At the moment I’m very gradually packing up and moving boxes into the garage, ready for when my dad comes to collect them and take them down to uni. Thankfully I didn’t really unpack most of my stuff when I came back here in November – who needs a second set of saucepans in a house already well stocked with utensils? – but even so, my room is littered with things that will, or might be, essential, or at least useful, when I’m living on my own again.

I feel as though I’ve forgotten what sort of things I’ll need to take. I’d totally forgotten about bedding, which is daft since I change my own bedding whether I’m at home or at uni, and I probably wouldn’t have packed any if my mum hadn’t reminded me. I’ve packed up my kitchen stuff and gathered up towels and stationery, and now I can’t think what else I need to take. I know there’s got to be a lot more, because the car was full when we brought it all home, but I can’t remember what it all was.

Part of the problem is probably that I can’t quite believe I’m going back. I still haven’t heard back from the college about whether or not I’m officially allowed to – it’s getting ridiculous now, I sent the medical forms to them two months ago. I know in theory that there are only ten days left before I get on a coach and head down for Commem, joined a few days later by dad, Gill, and a van full of my possessions, but today feels exactly like all the other days since April. I’ve lost my sense of urgency, because I haven’t had to meet a deadline since November.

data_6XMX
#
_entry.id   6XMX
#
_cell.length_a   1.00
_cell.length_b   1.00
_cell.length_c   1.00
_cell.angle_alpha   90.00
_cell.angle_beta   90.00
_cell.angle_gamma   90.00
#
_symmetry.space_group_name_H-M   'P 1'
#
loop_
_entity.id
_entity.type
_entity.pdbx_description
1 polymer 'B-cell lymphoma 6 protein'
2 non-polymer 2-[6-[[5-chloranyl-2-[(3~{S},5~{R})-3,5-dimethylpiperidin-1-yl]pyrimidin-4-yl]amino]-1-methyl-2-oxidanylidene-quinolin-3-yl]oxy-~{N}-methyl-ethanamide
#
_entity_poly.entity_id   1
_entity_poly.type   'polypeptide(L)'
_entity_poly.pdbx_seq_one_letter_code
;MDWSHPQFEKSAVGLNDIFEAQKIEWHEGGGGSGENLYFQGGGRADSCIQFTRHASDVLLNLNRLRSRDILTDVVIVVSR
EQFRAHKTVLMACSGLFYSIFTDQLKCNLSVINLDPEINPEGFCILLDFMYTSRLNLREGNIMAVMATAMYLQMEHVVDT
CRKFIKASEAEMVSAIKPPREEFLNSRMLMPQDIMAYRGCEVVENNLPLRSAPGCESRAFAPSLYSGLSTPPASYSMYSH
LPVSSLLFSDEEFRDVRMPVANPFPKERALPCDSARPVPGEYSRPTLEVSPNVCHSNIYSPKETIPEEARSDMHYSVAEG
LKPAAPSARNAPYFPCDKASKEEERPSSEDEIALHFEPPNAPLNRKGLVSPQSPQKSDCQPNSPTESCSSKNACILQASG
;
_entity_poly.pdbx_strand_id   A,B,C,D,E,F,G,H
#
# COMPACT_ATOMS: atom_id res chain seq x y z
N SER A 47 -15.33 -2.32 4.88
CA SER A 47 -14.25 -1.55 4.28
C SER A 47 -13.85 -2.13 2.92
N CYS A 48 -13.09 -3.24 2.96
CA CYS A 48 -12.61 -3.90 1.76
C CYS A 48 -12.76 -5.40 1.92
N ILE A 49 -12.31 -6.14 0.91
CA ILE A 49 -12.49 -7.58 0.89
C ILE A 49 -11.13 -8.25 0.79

On the positive side, repacking the boxes of kitchen things to save space gave me the chance to see what was in them and look forwards to cooking again. When mum and John go away on Friday (yes, they are leaving me and not coming back until I’ve gone), I’m going to have a festival of cooking and try out half a dozen new recipes while there’s no one here to complain about the results. Can’t wait to use my cast-iron skillet and my shiny new kitchen knives.

Too Much Stuff

It’s been a busy few weeks: a week in Bath, which was great but complicated by a sinus infection that left me partially deaf in both ears (not wonderfully beneficial to singing), then a week in Whitby which started out in glorious sunshine and ended in the most torrential rain I can remember in years. Now I’m at dad’s house, slowly making my way through the phenomenal quantities of stuff that clogs up my room.

My room here isn’t very big, but it certainly isn’t unusually small. It contains a single bed, a desk with a small bookcase at one end, a washstand, an old-fashioned dressing table with drawers, and a wardrobe, all of which leave sufficient space to walk around and use the room comfortably. It also contains a folding-leaf table, an extra chest of drawers, a Z-bed, a dozen boxes of university books, kitchen implements, clothes, bedding and other things I’ve accumulated over the last two years, a bean bag, numerous bags filled with clothes and towels, and until yesterday, all my school work since year seven.